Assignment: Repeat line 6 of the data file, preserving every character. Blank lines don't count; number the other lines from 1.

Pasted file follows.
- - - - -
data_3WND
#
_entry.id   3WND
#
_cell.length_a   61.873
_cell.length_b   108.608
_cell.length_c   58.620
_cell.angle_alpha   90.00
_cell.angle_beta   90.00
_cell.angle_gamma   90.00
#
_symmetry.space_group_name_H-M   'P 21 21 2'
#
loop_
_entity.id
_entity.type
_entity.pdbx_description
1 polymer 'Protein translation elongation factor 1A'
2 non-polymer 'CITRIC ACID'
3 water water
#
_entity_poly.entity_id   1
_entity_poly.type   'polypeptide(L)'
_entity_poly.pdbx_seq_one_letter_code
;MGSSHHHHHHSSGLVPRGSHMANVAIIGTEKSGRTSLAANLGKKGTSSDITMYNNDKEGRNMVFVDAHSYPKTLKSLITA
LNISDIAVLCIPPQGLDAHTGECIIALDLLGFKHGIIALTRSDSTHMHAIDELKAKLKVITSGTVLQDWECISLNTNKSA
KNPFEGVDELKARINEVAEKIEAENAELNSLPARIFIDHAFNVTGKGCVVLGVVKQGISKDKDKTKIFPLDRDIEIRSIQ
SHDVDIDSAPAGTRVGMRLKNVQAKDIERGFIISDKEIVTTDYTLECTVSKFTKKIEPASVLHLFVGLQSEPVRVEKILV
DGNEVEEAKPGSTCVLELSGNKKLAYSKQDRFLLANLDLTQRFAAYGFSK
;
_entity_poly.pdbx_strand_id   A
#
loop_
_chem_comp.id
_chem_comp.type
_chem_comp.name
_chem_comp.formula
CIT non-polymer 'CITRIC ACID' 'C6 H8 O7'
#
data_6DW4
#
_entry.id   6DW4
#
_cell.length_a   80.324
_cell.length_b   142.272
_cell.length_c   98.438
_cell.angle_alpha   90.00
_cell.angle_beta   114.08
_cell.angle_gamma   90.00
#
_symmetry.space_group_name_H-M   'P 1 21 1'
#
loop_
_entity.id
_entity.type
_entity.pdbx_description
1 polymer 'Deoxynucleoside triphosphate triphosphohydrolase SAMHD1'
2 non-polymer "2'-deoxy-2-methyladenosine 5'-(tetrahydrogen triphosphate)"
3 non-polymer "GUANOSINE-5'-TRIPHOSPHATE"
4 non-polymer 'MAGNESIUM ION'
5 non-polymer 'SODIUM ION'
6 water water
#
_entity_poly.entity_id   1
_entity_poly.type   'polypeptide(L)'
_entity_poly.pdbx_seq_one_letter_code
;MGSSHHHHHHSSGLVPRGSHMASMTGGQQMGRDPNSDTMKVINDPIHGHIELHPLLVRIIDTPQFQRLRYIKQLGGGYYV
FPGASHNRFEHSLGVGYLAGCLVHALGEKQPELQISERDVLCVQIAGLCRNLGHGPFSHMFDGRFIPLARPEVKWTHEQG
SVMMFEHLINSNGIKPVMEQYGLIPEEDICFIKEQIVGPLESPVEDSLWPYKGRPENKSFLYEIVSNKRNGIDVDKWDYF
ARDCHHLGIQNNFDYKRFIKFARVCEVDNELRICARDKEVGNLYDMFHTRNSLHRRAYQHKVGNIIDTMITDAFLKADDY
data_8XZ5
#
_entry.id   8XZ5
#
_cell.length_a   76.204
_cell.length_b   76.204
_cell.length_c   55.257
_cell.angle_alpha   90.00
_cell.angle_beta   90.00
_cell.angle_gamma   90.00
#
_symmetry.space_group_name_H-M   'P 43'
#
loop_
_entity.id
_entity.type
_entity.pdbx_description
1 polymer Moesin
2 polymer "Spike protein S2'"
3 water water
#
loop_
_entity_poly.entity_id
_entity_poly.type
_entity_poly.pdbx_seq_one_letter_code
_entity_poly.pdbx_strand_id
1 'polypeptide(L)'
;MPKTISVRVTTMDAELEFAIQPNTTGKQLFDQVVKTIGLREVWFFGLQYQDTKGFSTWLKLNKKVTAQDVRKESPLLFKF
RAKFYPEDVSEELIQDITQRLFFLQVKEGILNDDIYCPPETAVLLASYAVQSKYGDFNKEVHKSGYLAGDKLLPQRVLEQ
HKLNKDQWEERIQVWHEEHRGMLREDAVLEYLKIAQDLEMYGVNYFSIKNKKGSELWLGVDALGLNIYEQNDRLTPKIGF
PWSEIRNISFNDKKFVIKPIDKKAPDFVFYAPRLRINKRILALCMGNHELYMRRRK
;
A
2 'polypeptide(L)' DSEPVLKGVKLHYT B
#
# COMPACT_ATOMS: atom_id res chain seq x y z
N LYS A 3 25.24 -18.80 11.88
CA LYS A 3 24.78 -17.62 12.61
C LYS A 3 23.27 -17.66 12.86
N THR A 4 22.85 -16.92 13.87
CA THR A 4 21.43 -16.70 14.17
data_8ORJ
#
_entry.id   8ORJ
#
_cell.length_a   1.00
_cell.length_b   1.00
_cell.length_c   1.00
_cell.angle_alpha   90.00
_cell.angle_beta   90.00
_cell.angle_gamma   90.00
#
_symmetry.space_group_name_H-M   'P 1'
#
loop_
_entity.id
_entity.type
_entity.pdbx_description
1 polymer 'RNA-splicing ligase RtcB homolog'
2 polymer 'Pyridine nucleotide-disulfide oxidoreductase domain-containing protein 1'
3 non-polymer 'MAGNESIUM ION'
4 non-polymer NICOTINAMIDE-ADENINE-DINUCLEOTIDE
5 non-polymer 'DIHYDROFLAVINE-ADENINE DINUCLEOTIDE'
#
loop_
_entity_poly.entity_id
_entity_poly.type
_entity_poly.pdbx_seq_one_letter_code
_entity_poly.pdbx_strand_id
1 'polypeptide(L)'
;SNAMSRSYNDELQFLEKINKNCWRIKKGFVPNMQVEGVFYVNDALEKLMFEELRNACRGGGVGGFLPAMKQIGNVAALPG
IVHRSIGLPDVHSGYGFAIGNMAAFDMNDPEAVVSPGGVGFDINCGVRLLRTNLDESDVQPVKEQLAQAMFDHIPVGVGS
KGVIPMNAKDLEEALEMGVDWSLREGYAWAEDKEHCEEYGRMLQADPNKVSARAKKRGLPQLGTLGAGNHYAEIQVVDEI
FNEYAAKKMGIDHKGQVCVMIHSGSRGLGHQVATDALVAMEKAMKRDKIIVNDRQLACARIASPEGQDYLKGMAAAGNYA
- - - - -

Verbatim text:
_cell.length_b   108.608